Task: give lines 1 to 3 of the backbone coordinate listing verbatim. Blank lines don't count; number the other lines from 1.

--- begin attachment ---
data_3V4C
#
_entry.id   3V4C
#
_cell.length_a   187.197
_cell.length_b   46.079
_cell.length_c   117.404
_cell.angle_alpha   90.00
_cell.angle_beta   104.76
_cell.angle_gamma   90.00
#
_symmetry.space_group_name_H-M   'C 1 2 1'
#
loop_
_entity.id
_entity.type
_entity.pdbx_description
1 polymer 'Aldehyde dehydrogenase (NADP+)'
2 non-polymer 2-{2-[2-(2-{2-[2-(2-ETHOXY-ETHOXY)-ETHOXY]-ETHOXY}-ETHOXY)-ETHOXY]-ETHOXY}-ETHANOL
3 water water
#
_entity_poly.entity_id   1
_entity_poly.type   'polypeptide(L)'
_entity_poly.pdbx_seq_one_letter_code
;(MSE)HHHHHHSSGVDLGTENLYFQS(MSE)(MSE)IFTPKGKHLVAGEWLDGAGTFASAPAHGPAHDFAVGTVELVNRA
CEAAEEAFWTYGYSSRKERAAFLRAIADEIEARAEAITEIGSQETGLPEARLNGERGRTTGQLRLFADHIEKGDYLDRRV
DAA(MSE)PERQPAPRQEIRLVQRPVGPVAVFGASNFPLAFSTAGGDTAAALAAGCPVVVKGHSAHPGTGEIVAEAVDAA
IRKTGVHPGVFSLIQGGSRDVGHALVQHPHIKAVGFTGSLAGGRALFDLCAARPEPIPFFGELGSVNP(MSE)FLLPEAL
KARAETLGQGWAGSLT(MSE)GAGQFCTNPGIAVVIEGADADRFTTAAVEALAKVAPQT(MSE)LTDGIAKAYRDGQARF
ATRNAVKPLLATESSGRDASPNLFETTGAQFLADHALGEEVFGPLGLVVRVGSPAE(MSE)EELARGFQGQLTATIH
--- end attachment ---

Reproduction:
data_3V4C
#
_entry.id   3V4C